There seem to be a lot of misconceptions about what Node is and why it’s worth using. This article should help clarify what Node is, particularly for newcomers who are interested in Node but haven’t seen much beyond the hype. In many ways it warrants the hype, and I’m enjoying working with it, but it’s not what many people think it is.
So, let’s take a look at what Node isn’t:
The Only WebSocket Solution
Node is a good solution for writing servers. It also works well with WebSockets. However, there’s no WebSocket support out of the box. True, there are great libraries for Node like Socket.IO-node, but Node isn’t necessarily the answer to WebSockets for current projects.
A Magical Multi-Threaded Scalability Solution
Run a Node process and look at the process list in
top. You’ll see that it uses one thread on one CPU. Node doesn’t magically scale code to use lots of threads and every processor.
Node’s homepage itself spells out why Node is good at concurrency without necessarily being concurrent in the typical sense of the word:
Node tells the operating system that it should be notified when a new connection is made, and then it goes to sleep. If someone new connects, then it executes the callback. Each connection is only a small heap allocation.
This is in contrast to today’s more common concurrency model where OS threads are employed. Thread-based networking is relatively inefficient and very difficult to use.
Furthermore, users of Node are free from worries of dead-locking the process—there are no locks.
This is good for a lot of the work we do when building web applications. This may not always be the ideal solution. Certain types of problems that benefit concurrency may better suit threads, because operating systems and modern processors can parallelize threads across multi-core processors.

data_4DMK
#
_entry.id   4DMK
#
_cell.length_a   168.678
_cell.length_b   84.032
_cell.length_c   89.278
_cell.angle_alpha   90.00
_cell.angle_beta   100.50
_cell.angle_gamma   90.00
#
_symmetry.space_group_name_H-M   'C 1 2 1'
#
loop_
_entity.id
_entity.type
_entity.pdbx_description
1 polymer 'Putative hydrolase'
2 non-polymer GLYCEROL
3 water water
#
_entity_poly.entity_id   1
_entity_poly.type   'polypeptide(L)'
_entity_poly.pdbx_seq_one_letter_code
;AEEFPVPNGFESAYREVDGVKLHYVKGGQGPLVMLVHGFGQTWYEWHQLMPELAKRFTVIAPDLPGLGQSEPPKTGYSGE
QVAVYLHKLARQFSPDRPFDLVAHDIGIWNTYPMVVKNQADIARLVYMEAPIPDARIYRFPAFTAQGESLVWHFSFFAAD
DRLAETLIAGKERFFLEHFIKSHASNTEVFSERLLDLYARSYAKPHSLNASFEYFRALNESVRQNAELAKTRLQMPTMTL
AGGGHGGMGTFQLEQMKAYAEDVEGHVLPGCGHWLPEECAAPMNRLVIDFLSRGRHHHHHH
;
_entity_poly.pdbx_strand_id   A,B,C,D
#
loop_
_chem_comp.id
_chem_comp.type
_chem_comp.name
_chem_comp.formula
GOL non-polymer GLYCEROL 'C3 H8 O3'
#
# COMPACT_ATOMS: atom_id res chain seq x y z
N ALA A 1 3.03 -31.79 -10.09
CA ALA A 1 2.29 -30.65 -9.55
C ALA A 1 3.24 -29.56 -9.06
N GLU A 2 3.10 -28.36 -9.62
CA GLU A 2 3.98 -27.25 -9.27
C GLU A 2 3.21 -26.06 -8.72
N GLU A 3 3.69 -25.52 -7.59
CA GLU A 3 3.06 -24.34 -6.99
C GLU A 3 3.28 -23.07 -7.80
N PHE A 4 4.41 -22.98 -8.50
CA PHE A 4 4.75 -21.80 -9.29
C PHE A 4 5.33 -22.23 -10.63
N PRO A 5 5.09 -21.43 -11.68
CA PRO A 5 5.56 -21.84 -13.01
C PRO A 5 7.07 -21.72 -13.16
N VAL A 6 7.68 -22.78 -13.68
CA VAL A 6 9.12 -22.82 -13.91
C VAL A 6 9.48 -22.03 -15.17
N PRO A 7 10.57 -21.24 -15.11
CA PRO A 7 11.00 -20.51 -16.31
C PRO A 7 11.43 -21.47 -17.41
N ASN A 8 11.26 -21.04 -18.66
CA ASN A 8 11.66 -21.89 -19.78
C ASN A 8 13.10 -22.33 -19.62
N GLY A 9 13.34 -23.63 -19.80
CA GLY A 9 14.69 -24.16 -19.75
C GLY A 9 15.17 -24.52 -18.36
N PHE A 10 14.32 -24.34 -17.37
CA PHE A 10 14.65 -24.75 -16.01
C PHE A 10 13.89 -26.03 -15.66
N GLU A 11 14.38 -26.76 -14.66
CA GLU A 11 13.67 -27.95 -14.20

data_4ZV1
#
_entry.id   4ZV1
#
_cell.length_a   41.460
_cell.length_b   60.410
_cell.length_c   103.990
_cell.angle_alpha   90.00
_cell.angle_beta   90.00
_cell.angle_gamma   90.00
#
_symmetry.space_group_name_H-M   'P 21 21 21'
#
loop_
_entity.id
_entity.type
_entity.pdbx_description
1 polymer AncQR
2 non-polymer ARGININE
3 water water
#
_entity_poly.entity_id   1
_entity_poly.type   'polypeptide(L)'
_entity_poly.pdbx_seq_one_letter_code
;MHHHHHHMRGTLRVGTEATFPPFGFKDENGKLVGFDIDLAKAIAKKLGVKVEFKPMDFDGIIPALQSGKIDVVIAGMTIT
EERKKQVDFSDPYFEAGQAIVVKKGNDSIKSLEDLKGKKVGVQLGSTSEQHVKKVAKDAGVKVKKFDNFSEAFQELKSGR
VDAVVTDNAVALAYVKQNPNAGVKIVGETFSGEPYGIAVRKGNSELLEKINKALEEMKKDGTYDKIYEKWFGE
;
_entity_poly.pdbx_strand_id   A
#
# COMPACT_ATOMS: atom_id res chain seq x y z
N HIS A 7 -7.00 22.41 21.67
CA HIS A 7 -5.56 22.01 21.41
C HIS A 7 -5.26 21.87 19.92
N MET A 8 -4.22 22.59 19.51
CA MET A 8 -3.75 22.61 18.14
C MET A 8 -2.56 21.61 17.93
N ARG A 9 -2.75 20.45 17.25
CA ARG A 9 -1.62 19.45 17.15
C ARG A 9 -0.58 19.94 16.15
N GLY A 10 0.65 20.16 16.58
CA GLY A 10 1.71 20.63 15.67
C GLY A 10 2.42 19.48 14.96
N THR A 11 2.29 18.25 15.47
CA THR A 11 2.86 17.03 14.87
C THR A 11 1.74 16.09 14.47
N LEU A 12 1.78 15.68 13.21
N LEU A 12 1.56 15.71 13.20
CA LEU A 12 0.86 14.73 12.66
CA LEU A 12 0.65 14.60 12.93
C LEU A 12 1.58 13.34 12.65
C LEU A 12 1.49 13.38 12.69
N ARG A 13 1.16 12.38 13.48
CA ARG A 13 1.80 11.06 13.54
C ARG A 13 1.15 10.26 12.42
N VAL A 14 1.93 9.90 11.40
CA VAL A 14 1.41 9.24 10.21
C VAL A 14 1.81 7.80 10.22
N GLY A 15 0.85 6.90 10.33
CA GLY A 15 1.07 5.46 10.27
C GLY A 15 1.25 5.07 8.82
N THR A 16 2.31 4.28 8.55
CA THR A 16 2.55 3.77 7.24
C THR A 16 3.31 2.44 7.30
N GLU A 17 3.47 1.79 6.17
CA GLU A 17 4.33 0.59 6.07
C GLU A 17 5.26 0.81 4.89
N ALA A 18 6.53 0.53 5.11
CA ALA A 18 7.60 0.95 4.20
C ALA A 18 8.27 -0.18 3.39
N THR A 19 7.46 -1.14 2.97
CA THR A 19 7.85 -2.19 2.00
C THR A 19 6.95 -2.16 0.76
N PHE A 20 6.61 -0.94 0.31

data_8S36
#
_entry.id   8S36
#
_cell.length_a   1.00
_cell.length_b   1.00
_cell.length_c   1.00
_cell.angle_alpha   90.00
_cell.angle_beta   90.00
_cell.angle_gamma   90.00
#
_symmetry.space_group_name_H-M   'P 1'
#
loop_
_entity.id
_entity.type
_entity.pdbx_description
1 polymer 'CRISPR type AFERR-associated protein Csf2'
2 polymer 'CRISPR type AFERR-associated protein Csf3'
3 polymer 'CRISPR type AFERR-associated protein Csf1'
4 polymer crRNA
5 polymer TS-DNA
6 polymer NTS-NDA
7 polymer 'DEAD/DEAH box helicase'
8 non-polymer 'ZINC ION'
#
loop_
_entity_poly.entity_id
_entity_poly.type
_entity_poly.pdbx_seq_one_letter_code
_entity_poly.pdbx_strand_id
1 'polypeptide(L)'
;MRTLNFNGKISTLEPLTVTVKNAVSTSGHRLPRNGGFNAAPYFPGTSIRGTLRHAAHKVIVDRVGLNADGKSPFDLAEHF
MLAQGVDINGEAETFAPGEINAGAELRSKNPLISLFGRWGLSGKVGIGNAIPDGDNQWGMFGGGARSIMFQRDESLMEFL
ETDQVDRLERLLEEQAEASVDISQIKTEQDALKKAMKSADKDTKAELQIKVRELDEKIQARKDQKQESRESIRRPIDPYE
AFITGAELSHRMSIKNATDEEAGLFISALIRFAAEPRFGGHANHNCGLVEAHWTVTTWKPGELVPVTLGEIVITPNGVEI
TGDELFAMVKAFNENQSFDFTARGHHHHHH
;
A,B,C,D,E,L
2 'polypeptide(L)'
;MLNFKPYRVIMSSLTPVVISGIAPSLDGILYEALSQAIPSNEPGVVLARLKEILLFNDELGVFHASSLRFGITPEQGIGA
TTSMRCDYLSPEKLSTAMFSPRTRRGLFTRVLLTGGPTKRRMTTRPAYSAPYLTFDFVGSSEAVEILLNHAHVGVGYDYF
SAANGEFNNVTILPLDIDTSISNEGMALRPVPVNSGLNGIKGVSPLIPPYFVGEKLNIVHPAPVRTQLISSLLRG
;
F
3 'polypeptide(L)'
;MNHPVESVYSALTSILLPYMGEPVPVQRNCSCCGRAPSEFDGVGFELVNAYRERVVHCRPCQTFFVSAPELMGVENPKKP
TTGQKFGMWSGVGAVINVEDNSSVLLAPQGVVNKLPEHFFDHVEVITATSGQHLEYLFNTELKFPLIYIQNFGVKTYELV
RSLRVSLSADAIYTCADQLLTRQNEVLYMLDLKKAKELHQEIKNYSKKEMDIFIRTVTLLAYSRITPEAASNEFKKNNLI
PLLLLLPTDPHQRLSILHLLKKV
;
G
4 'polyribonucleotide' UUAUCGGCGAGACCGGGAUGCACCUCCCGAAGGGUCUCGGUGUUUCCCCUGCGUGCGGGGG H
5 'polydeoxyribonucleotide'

It’s possible to take advantage of multi-core machines using projects like multi-node — this simply runs more than one Node instance so the operating system utilises each core.
One of the things that makes a lot of web applications perform poorly is IO. Using Node’s evented IO approach gets a lot of bang-for-buck out of hardware. I’ve written a few Objective-C projects that take advantage of threads for things that wouldn’t work as well in Node, but these instances are much rarer than times when evented IO would have helped improve performance.
Tim Caswell wrote a great post to the nodejs Google Group about this in Nodejs for Concurrency.
Conclusion: How to Get Started with Node like a Pro
Before using Node for your next project, make sure it’s the best solution. It’s wonderful for a diverse range of applications, but make sure you’re clear about what its advantages are.